A Rights Deficit?
Along with our members and third sector/civic society partners, SCVO has been vocal about the impact of austerity measures and welfare cuts and the resultant effect on people’s ability to fulfil basic human rights.
Responses to, for example, the Oakley review on jobseeker sanctions highlighted the impact of increased use of penalties on people who are already vulnerable and struggling to participate in society and the economy on an equal footing e.g. three year sanctions applied to people with disabilities and lone parents with young children. [i] [ii] [iii]
Evidence from across the third sector[iv] and work done by Dr David Webster[v] paints a disturbing picture of individuals and families being left with no income; other are being driven to seek free food services and support from food banks[vi]. There are individuals and families struggling to fulfil the most basic of human rights, including access to housing[vii], food[viii], and the ability to have a stable, family life.[ix] A particularly concerning development was the return of food to food banks by families who could not afford heat the food provided.[x]
Whilst recognising the more positive context within Scotland and the drive to ensure progressive implementation of a rights based agenda[xi], there is more which could be done to ensure that the rights of key groups are protected. Consider, for example, the challenges within social care and concerns within independent living movement and the wider third sector about how social care is developing.[xii] [xiii] Recent pressure from the sector to restate human rights principles within legislation (in addition to the provisions within the Scotland Act)[xiv] provide an indication of the drive to ensure policy empowers and protects key groups such as people with disabilities and unpaid carers.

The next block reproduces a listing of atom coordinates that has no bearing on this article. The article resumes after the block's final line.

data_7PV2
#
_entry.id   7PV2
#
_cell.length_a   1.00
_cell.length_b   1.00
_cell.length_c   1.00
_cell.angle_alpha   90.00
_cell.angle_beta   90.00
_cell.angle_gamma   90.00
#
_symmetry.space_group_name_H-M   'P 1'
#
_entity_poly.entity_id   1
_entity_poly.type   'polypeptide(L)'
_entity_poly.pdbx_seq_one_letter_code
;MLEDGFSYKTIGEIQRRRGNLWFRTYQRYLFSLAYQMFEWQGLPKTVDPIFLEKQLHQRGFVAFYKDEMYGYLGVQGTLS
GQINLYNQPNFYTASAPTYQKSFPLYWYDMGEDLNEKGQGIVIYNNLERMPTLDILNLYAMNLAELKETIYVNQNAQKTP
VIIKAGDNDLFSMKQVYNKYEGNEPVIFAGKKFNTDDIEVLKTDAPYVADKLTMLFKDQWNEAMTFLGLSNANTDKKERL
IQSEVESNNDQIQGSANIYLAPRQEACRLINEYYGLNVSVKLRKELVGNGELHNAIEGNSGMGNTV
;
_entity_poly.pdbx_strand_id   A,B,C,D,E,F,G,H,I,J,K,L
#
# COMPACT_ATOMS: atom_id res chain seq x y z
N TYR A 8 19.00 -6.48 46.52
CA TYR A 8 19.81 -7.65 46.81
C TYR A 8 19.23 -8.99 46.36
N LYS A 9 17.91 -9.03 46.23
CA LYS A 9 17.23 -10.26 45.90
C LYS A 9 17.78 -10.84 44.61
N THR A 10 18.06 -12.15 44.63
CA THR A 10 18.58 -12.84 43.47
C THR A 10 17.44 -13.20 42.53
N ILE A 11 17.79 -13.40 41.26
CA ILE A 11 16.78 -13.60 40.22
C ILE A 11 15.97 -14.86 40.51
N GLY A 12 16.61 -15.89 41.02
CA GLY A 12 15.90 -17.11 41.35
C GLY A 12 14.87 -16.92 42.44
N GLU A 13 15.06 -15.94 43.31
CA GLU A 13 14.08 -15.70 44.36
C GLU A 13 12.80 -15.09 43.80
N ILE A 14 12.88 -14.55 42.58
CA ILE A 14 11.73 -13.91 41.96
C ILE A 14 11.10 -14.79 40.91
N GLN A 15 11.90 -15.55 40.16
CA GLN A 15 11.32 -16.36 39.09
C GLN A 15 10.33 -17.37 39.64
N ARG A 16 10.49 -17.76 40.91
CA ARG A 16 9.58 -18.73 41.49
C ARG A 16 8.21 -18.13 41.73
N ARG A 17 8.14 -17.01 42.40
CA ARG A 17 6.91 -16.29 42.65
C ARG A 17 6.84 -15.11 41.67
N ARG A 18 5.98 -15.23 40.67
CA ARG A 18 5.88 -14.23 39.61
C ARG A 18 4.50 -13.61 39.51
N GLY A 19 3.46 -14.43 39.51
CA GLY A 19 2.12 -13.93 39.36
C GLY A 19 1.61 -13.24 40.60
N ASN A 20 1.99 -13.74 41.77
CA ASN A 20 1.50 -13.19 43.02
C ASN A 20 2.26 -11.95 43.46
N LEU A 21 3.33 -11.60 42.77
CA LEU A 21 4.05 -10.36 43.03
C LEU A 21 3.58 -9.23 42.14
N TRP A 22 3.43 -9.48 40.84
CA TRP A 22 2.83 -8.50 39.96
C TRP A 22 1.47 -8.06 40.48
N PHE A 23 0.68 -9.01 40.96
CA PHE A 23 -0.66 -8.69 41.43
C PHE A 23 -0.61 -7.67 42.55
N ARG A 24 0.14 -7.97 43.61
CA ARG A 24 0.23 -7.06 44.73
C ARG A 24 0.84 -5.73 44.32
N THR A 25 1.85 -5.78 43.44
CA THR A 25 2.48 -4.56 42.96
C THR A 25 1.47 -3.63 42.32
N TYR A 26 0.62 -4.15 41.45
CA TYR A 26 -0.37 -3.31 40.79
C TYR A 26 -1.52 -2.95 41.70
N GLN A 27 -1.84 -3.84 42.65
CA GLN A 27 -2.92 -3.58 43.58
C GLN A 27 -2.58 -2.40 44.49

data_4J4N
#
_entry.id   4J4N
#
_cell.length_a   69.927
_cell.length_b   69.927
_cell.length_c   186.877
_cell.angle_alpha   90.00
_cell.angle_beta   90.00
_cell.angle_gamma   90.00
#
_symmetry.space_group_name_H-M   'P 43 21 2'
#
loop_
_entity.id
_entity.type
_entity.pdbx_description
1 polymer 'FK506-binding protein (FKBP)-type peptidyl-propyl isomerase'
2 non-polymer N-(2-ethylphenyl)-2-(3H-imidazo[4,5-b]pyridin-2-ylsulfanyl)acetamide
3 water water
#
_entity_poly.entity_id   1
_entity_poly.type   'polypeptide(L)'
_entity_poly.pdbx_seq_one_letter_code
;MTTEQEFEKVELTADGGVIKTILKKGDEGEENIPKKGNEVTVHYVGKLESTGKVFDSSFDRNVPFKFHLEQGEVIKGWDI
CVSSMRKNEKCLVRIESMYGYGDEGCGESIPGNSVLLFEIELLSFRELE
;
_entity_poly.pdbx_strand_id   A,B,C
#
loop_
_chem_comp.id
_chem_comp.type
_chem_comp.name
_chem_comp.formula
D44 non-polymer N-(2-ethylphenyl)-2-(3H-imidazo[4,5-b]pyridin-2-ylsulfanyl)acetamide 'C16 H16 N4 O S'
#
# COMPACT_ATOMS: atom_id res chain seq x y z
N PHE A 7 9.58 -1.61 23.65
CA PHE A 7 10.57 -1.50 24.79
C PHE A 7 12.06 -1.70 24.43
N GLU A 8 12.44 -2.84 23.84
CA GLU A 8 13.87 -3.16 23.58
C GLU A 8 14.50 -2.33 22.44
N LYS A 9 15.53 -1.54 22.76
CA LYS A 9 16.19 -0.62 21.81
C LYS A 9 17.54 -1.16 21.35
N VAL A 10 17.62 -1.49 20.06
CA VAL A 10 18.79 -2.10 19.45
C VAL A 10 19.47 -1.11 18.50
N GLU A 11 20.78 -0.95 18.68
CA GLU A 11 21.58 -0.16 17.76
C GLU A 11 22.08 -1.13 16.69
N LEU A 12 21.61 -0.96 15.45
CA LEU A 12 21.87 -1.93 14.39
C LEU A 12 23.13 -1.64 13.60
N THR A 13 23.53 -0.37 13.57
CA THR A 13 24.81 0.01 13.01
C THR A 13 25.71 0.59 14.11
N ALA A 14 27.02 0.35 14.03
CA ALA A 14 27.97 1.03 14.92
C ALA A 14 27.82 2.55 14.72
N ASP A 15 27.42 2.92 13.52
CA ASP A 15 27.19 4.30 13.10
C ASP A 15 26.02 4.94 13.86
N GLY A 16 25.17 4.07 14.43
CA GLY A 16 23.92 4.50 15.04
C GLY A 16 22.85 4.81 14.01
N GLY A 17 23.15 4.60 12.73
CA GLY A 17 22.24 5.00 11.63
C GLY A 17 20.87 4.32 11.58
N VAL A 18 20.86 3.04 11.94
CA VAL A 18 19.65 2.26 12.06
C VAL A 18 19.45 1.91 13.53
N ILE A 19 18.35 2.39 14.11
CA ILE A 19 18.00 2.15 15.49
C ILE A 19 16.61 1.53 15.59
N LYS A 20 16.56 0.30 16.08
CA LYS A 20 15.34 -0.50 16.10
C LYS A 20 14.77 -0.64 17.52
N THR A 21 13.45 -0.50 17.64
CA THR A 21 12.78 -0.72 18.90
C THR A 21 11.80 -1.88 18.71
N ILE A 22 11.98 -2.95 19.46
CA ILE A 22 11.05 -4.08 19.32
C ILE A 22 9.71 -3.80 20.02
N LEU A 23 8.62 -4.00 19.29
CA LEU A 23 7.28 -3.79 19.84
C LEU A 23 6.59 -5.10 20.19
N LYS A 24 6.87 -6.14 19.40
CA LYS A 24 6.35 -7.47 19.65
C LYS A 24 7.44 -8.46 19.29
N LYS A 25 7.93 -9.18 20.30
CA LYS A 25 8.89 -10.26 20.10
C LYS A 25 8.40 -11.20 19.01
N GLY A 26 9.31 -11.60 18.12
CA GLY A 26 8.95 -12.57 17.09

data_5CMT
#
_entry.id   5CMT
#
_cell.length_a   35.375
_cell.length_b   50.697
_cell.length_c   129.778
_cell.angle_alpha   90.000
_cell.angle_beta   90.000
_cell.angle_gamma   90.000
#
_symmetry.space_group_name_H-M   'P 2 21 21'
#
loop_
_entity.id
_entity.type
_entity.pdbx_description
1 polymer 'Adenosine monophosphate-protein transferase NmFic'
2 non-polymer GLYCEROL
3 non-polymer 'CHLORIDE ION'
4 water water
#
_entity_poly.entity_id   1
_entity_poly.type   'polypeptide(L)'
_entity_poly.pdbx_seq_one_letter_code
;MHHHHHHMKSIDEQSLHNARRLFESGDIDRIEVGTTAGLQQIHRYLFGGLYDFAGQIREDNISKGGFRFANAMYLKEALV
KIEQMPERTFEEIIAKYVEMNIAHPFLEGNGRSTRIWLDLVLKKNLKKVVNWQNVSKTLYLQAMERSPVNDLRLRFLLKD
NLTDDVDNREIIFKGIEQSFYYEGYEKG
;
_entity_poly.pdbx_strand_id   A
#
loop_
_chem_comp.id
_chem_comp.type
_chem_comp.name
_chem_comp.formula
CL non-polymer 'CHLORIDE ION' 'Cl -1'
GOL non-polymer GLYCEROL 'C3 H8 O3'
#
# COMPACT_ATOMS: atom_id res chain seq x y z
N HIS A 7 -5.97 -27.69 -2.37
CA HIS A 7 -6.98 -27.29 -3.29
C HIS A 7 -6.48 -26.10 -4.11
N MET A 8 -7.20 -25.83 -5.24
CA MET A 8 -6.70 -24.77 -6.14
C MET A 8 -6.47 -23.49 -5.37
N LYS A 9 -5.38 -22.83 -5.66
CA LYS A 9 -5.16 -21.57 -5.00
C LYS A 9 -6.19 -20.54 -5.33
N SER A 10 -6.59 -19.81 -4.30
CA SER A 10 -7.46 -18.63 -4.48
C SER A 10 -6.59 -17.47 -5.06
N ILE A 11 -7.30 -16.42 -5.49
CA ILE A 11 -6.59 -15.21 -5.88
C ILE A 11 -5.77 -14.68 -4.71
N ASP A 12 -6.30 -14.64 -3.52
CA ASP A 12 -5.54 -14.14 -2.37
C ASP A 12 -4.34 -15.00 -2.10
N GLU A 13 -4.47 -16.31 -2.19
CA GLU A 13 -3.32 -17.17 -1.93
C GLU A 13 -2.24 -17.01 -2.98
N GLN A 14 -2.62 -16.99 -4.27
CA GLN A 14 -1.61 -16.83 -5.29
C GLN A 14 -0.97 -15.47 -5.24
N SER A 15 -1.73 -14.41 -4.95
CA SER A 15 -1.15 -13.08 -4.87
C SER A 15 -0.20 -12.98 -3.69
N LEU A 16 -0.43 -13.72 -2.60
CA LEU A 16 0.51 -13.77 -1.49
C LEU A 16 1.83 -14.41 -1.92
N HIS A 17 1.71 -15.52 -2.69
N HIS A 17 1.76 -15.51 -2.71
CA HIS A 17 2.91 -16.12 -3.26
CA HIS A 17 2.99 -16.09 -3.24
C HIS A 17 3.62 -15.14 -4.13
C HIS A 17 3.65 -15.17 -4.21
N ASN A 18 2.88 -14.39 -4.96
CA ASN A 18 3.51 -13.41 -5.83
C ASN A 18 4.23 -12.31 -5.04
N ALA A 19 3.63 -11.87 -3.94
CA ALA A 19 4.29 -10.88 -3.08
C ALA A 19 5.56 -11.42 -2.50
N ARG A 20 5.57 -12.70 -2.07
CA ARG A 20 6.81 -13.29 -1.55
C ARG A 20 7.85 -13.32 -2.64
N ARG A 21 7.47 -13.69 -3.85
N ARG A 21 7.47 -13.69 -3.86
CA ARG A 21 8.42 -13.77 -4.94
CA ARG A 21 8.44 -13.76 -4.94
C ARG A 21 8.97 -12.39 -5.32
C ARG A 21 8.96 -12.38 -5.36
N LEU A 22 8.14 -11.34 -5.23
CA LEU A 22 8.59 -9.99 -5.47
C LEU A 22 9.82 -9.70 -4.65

SCVO also notes the recent Law Society discussion paper “Legal Assistance in Scotland: Fit for the 21st Century”[xv], which suggested a number of changes including reducing eligibility levels for civil legal aid and the introduction of “affordable legal assistance loans”. Given the recent decline[xvi] in expenditure on legal aid, SCVO is concerned about the ability of those who are vulnerable or seeking legal redress to access justice and how this in turn impacts on their rights.
Positive debate needed
The third sector’s vision is for a fair and just society, and we work in partnership with third sector organisations and community groups to advance our shared values and interests. Human rights and equality are central to these values.
Now more than ever, we must act to ensure a more positive and empowering debate about human rights. We are concerned about the language and debate being driven at a UK level – rather than seeing the positive impact of driving a rights based approach to public services and policy, this debate pits people against each other[xvii]. The language used to stigmatise individuals and families who are claiming benefits provides a prime example of this[xviii]; this must continue to be challenged by the Scottish Government, political parties and wider civic society.
Opportunities to embed a rights based approach
There have been opportunities for the Scottish Government to build a clear rights based focus into key legislation over this last term – e.g. amendments to the Self Directed Support act prior to it being passed – in addition to the provisions within the Scotland Act.
SCVO has called for the Welfare Funds (Scotland) Bill to have a clear rights focus, given the nature of the Fund. A clear, “up front” set of principles should indicate from the outset how people in crisis will be treated. As SCVO outlined in a previous consultation:
“We believe that the planned Bill must include principles or a commitment to protect key human rights and/or reflect a commitment to maintain the dignity and respect of individuals who have to use the Fund. In the case of this Bill, this is especially important as many approaching the fund for help are struggling to achieve the most basic of rights e.g. access to food, heat etc. Further stigma and bureaucracy only serves to further strip people of those rights.”
Access – or lack of access to food – is a key concern for the sector. As outlined above, this has come to the fore particularly as a result of benefits changes. However, charities in the frontline have outlined the challenges which older people can face in relation to malnutrition.[xix] Policy in Scotland has not always picked this up e.g. the consultation on “Good Food Nation” published by the Scottish Government. In a response to this, Foodtrain and SCVO argued: